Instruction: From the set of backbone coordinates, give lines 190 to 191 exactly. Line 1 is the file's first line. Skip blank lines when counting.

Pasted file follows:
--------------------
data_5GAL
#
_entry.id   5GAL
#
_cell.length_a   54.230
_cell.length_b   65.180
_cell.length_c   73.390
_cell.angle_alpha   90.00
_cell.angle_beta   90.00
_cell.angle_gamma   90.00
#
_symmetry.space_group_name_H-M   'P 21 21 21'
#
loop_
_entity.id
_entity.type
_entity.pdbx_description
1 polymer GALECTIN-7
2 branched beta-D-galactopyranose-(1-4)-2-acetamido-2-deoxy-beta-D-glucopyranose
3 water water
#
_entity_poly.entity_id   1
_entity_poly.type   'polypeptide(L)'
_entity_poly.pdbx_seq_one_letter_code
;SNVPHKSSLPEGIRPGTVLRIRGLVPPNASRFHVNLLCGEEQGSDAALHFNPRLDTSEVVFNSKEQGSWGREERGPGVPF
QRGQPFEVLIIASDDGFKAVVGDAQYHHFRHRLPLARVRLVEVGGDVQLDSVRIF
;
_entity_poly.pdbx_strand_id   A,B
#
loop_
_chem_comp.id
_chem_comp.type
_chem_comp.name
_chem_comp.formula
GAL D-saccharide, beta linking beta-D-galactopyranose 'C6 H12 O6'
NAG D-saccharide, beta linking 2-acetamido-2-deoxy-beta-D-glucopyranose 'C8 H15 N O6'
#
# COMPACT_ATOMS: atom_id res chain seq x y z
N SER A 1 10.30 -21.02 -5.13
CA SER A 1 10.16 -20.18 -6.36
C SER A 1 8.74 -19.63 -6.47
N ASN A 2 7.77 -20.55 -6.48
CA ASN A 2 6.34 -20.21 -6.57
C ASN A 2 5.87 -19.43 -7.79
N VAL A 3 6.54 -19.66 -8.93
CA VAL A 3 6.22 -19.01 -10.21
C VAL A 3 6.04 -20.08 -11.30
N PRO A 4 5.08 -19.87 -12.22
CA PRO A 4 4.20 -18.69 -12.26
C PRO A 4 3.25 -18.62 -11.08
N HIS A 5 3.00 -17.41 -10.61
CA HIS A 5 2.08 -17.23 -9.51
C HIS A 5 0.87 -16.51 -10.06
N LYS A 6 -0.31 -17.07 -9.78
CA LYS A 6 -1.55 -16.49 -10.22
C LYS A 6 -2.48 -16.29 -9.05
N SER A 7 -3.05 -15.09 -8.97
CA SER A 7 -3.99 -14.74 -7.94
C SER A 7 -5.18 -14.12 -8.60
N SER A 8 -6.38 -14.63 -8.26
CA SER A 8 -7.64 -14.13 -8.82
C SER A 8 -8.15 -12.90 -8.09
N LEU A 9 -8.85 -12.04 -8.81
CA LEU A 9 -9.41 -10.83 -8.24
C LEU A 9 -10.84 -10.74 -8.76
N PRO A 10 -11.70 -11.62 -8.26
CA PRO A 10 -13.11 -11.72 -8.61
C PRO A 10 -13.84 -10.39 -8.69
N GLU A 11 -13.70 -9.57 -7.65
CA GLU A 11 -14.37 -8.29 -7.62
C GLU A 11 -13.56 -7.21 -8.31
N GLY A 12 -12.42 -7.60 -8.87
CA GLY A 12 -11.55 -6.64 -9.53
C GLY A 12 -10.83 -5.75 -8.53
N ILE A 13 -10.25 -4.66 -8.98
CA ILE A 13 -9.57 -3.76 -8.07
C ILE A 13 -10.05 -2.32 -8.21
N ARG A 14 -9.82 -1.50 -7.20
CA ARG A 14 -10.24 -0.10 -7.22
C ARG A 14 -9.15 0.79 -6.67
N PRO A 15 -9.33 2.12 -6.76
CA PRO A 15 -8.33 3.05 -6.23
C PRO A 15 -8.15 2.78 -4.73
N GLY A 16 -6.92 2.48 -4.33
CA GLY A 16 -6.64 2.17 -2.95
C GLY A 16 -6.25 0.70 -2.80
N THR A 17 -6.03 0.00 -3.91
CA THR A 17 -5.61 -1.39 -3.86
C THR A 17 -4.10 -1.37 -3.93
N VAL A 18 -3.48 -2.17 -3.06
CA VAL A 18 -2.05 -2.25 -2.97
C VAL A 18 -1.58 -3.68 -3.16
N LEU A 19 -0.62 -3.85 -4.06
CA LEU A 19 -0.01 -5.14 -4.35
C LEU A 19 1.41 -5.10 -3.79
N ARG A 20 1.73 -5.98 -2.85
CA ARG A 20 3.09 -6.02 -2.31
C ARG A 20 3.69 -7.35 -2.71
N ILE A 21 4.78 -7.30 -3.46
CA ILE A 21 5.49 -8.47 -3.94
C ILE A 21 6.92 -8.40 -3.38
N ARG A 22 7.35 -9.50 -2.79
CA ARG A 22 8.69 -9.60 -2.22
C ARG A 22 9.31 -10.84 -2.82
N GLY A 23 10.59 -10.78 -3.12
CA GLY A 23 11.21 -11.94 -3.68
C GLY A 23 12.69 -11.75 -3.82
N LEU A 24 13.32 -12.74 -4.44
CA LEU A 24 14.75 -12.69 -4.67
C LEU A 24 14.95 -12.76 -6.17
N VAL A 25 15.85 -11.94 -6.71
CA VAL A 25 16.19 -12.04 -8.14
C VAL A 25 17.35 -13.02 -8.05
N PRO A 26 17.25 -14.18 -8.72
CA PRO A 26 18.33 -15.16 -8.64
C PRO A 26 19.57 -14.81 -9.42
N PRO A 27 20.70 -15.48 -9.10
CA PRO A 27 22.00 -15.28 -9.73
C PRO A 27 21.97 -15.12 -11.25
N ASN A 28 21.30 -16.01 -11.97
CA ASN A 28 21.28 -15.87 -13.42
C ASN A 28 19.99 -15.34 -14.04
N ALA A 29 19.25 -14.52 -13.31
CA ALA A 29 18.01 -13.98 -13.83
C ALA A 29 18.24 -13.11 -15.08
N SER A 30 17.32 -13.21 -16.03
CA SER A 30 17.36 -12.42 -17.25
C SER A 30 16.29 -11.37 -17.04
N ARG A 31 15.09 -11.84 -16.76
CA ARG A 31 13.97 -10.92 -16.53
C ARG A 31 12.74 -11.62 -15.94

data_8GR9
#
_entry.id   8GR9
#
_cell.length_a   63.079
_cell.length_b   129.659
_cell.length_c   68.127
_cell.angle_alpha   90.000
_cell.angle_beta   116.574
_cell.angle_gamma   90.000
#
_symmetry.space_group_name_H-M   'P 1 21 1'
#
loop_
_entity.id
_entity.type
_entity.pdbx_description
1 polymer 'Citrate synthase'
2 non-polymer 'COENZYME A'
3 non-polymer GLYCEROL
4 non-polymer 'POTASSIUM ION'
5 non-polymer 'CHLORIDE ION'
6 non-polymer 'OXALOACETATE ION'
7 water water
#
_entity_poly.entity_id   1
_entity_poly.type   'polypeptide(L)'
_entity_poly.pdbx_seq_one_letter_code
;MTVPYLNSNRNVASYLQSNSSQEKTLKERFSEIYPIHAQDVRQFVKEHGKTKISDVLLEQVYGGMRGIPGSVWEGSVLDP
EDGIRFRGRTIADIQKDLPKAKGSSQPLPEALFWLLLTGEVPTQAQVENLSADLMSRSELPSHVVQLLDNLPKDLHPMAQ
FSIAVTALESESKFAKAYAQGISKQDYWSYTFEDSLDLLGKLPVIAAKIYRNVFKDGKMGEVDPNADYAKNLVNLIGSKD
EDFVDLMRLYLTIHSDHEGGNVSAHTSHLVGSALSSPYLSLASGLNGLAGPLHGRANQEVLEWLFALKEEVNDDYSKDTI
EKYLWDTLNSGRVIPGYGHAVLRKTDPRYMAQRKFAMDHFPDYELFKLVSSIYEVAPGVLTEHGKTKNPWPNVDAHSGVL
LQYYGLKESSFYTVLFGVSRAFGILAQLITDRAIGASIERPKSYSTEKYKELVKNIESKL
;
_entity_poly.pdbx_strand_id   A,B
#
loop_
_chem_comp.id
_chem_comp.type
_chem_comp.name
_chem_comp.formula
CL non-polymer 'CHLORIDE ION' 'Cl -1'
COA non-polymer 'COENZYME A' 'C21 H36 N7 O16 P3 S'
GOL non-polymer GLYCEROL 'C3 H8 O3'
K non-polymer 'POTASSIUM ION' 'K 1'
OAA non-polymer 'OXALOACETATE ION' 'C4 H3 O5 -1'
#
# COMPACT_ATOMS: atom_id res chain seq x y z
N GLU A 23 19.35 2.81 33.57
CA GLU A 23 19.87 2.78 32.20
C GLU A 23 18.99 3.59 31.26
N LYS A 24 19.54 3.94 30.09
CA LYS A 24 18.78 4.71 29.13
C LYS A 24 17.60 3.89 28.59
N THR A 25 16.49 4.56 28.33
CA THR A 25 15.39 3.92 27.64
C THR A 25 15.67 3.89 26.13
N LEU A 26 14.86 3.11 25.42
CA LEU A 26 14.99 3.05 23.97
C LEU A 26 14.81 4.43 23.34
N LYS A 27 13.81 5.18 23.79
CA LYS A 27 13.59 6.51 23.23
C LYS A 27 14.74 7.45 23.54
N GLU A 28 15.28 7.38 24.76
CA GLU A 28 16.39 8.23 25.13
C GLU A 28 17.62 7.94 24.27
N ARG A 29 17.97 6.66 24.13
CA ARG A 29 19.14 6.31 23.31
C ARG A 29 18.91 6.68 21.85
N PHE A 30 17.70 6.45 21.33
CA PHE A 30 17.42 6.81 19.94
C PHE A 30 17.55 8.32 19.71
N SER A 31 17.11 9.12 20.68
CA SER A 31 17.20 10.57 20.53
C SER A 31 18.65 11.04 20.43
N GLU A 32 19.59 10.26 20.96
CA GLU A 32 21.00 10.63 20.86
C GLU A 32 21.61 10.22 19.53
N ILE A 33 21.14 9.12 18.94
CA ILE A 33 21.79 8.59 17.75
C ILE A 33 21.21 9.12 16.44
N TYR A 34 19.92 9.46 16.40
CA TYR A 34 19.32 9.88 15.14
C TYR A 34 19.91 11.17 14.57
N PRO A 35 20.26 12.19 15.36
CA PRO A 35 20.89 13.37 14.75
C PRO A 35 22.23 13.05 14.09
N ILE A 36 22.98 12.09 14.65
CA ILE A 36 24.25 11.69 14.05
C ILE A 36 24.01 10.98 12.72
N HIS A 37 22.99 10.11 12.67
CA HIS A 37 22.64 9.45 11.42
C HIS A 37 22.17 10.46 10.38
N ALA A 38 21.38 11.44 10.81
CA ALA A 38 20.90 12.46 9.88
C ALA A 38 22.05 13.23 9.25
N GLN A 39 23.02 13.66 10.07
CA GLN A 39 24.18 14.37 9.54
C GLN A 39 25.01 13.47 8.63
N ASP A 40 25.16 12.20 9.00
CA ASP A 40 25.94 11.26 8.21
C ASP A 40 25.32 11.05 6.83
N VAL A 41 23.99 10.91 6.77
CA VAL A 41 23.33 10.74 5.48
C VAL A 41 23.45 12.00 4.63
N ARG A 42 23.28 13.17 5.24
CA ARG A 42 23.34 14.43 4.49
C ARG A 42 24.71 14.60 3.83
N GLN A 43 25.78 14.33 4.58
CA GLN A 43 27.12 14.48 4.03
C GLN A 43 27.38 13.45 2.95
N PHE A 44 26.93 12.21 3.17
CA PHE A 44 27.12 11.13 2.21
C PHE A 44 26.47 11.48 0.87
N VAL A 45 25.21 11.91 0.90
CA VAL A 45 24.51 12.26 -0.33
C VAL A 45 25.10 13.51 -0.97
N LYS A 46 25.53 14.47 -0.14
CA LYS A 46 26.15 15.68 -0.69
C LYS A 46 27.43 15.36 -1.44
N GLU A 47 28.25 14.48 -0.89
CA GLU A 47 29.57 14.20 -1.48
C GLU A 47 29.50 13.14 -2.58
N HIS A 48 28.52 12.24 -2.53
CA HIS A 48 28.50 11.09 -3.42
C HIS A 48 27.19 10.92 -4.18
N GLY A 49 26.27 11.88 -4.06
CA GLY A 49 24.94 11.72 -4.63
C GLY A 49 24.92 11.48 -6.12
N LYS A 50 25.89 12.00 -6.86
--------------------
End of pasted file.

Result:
N LEU A 26 14.86 3.11 25.42
CA LEU A 26 14.99 3.05 23.97